Shares of bus and rail operator Stagecoach Group (LSE: SGC) rose by 2% today after the group published its half-year results. But investors were less impressed with the latest news from construction and outsourcing firm Carillion (LSE: CLLN), whose shares fell by 5% following a trading update.
If you're a dividend investor, you'll probably recognise both of these companies as popular high yield picks. Stagecoach offers a prospective yield of 5.6%, while Carillion's forecast yield is a chunky 7.7%.
Does today's news provide us with a chance to lock in these high dividend yields, or is a more cautious view required?
Is this business changing?
Carillion shares fell by about 5% this morning, after the firm said that lower margin support services work would continue to drive growth. Profits from construction work and the sale of public private partnership (PPP) projects are expected to fall further in 2017.
This shift in focus towards support services -- or outsourcing -- may be the reason why investors aren't very enthusiastic about Carillion. This kind of low margin work generates a lot of revenue, but profit margins are slim. Major outsourcing groups such as G4S, Serco and Mitie have all come unstuck over the last couple of years, thanks to lossmaking contracts and shifts in customer spending patterns.
A second problem is that while net debt is expected to be lower at the end of the year, Carillion expects average net debt across the whole year to have risen in 2016. This more meaningful figure was £540m in 2015. That's quite high, relative to this year's forecast net profit of £149m.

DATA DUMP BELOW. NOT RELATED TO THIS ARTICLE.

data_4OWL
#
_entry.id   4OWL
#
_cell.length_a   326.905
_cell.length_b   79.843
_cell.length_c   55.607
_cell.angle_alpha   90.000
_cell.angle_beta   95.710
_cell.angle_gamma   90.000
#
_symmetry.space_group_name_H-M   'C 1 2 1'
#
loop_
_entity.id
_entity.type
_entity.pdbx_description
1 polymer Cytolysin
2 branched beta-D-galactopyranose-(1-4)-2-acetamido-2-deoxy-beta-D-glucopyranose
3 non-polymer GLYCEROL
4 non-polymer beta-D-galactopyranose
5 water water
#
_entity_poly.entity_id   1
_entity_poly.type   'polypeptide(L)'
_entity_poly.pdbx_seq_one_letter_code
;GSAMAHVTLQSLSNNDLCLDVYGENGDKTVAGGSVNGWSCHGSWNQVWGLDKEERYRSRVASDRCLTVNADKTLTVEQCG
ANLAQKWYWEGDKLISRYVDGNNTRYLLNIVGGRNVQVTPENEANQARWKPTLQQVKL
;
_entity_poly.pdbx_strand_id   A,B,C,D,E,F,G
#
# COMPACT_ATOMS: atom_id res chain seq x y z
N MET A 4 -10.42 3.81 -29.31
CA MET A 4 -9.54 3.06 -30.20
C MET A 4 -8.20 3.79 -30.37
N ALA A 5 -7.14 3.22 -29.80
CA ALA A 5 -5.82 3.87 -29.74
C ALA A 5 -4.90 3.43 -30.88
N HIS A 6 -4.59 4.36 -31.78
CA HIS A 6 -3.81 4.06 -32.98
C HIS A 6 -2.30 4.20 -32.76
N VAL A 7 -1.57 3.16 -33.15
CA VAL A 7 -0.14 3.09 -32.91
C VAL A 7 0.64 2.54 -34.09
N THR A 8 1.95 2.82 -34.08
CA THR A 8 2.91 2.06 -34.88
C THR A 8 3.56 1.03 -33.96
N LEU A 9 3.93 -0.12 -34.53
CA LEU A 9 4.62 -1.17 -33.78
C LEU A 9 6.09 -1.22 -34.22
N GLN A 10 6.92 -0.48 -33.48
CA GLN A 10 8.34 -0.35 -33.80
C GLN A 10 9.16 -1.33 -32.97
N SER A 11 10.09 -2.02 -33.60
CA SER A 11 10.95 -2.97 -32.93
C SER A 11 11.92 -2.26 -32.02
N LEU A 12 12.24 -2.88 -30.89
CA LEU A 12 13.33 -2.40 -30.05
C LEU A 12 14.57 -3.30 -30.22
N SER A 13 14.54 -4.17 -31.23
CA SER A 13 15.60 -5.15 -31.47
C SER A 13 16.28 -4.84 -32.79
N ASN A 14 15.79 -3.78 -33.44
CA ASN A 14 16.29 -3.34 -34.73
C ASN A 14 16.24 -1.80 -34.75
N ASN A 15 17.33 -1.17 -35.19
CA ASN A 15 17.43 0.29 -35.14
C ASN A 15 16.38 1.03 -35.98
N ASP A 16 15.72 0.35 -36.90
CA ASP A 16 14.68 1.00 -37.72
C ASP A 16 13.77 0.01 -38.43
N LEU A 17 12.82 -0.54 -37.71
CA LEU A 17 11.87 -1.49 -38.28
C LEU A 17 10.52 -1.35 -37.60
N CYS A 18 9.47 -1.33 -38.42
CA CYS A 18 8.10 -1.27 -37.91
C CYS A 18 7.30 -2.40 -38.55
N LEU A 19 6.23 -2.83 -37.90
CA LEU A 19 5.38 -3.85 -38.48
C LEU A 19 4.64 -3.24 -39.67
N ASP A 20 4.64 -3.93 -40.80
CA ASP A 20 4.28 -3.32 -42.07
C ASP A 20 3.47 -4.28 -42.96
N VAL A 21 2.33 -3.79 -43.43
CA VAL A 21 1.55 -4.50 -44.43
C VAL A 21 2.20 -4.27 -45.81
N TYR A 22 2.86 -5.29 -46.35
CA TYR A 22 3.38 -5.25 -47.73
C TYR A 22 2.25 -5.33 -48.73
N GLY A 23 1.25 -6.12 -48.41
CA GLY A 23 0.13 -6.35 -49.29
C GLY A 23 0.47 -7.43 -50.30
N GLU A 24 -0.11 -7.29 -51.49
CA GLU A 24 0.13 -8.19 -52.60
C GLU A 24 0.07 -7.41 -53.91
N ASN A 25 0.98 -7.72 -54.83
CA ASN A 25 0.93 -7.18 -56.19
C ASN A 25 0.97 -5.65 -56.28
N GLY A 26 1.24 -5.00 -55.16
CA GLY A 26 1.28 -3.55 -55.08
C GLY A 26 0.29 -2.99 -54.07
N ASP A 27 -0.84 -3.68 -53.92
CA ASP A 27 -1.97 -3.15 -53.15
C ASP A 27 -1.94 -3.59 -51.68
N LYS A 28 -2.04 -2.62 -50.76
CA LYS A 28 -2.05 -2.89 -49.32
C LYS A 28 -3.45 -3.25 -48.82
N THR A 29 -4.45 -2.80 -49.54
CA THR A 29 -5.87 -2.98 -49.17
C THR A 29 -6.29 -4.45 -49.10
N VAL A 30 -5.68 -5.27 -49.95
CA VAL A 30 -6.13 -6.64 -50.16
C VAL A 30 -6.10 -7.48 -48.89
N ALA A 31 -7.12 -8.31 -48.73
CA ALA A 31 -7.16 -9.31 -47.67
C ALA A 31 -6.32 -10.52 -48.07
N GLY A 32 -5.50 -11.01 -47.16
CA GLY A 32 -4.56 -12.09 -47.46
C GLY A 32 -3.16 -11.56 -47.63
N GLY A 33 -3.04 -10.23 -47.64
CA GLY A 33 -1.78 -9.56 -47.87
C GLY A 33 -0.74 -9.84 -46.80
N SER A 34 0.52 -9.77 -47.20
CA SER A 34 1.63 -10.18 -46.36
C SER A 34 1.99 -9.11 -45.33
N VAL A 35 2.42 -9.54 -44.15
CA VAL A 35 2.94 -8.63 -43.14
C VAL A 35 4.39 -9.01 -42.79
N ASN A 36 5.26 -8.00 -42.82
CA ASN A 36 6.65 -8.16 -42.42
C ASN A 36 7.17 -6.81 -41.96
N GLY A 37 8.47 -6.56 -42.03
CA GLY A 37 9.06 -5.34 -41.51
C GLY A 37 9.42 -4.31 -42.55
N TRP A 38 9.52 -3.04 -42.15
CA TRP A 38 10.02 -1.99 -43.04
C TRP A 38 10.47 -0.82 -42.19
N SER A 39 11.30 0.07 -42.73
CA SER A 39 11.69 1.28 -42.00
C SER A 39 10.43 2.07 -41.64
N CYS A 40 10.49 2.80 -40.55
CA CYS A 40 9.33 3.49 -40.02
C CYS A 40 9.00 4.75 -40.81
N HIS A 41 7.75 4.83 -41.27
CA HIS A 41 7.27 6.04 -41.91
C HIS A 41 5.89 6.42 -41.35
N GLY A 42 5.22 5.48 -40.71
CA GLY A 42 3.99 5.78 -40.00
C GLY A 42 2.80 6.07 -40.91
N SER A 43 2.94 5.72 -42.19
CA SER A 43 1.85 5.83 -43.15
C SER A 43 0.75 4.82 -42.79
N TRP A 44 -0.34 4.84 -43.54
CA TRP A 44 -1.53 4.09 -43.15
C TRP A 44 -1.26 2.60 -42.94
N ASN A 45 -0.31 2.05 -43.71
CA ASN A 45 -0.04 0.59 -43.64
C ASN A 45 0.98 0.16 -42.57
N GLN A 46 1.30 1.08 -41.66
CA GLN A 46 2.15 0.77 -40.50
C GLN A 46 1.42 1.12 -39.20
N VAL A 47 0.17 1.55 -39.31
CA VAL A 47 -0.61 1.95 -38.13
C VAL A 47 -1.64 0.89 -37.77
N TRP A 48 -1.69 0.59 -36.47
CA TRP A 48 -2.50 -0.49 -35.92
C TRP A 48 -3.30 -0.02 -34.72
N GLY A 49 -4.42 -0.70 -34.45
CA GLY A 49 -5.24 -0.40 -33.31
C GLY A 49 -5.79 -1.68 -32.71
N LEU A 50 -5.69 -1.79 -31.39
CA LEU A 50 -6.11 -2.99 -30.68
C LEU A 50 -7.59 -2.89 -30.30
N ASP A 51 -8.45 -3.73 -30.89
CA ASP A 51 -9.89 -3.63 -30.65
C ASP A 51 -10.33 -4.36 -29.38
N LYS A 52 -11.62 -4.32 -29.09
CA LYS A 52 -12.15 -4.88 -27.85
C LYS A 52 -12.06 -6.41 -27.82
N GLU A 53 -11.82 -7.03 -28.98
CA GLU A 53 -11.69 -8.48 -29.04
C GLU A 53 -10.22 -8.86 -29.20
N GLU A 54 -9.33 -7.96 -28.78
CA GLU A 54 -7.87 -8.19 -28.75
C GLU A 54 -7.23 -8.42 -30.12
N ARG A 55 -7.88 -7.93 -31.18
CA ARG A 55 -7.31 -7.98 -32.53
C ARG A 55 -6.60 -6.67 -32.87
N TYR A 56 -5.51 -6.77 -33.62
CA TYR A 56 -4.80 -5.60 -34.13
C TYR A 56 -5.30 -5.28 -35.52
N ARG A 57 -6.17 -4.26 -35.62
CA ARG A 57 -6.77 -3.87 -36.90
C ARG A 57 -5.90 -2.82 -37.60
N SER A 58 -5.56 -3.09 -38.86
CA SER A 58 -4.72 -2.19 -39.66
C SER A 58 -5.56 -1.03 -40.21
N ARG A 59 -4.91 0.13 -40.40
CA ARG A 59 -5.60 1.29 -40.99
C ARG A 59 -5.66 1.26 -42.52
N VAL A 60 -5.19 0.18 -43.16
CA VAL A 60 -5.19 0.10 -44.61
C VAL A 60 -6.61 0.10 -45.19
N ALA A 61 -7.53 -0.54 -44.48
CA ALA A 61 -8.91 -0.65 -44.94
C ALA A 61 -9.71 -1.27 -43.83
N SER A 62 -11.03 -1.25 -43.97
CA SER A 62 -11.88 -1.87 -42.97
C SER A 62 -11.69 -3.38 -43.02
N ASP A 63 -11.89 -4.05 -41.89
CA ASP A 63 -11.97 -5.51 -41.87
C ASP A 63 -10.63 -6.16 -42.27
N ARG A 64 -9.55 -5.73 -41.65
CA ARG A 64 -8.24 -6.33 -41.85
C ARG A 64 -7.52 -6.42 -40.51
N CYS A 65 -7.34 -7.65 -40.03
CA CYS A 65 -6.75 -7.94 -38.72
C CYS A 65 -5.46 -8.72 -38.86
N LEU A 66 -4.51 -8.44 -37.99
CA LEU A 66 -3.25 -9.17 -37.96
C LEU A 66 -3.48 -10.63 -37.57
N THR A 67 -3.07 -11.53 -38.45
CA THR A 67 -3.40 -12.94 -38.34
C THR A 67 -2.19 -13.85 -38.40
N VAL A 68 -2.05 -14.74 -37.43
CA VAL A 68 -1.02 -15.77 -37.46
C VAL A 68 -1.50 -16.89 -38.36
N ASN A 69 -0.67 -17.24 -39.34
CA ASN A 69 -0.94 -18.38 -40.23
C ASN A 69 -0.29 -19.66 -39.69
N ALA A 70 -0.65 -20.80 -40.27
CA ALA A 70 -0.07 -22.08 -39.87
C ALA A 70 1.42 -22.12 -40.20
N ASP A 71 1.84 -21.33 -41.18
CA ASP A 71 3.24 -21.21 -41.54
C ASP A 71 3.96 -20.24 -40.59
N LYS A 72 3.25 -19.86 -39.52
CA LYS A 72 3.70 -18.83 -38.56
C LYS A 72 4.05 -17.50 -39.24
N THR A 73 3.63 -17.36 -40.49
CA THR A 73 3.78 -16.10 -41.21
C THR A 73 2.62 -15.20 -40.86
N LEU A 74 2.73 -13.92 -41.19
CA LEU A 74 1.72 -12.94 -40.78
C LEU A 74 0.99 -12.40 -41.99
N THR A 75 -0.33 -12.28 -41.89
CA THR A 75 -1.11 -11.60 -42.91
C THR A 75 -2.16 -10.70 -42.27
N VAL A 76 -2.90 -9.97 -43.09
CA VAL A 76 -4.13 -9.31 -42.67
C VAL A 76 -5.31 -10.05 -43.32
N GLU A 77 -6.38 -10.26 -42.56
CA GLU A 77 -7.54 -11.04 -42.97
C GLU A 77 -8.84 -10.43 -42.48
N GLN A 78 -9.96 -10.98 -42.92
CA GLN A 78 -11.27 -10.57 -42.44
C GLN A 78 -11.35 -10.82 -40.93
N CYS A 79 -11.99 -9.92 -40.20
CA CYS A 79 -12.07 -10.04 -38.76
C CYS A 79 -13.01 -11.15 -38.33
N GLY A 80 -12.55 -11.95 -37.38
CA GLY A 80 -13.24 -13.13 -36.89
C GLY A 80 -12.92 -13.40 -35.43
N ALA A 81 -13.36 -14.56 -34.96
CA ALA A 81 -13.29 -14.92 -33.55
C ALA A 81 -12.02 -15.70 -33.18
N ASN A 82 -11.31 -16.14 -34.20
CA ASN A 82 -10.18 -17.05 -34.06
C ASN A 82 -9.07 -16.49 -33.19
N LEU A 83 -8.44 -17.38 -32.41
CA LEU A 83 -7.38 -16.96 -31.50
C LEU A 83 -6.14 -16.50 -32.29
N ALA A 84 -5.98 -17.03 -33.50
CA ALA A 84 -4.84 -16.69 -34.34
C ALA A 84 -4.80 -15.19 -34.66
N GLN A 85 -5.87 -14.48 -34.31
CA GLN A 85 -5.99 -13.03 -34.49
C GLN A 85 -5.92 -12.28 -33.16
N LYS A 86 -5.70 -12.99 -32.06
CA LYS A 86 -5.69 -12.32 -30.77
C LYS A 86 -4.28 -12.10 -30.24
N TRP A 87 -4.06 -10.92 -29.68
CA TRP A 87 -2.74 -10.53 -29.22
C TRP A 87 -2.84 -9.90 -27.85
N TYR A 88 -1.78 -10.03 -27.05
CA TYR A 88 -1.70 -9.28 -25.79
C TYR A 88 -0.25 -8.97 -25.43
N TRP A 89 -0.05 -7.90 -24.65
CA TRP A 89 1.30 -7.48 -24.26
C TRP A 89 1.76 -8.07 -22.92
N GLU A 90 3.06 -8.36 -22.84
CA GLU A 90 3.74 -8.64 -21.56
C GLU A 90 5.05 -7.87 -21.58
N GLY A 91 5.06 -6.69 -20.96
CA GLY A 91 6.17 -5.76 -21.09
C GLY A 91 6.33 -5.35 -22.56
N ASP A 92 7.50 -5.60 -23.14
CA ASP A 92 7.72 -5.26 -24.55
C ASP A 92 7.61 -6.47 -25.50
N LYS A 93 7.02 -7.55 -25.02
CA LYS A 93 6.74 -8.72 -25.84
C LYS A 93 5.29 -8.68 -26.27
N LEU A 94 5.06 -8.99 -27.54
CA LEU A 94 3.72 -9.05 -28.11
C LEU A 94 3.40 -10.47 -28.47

Is Carillion an income buy? The stock's forecast P/E of 7 and prospective yield of 7.3% reflects the market's sceptical view. Bulls will argue that Carillion's shares are already cheap enough to reflect the risks facing the firm. I'm not sure this is true, but for now, I'd hold.
Rising oil prices could boost sales
Stagecoach reported a pre-tax profit of £89.5m for the six months to 29 October, down from £90.4m last year. First-half sales rose by 1.6% to £2,002.1m, while the interim dividend climbed 8.6% to 3.8p.
The group's operating margin fell from 7% to 5.4%, but much of this decline was offset by lower finance charges. The main area of weakness was the group's rail division. Operating profit fell by 53% to £20m, as weak passenger growth failed to offset rising costs. Stagecoach says that low fuel costs have encouraged more travellers to drive or fly, instead of taking the train.
Net debt rose from £399.3m to £484.m over the period, mainly because of investment in new buses. I'm comfortable with this level of borrowing, which gives a net debt/EBITDA ratio of 1.4, and represents about one-third of the value of Stagecoach's property and fleet assets.
In my view, one of Stagecoach's main attractions is its strong cash flow. Last year's dividend was comfortably covered by free cash flow. Today's interim results suggest to me that the dividend should be covered by surplus cash again this year.
Stagecoach currently trades on a forecast P/E of 8.2, and offers a prospective dividend yield of 5.8%. In my view the stock is attractively priced and backed by strong fundamentals. I remain a buyer.
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Roland Head owns shares of Stagecoach. The Motley Fool UK has recommended Stagecoach. We Fools don't all hold the same opinions, but we all believe that considering a diverse range of insights makes us better investors.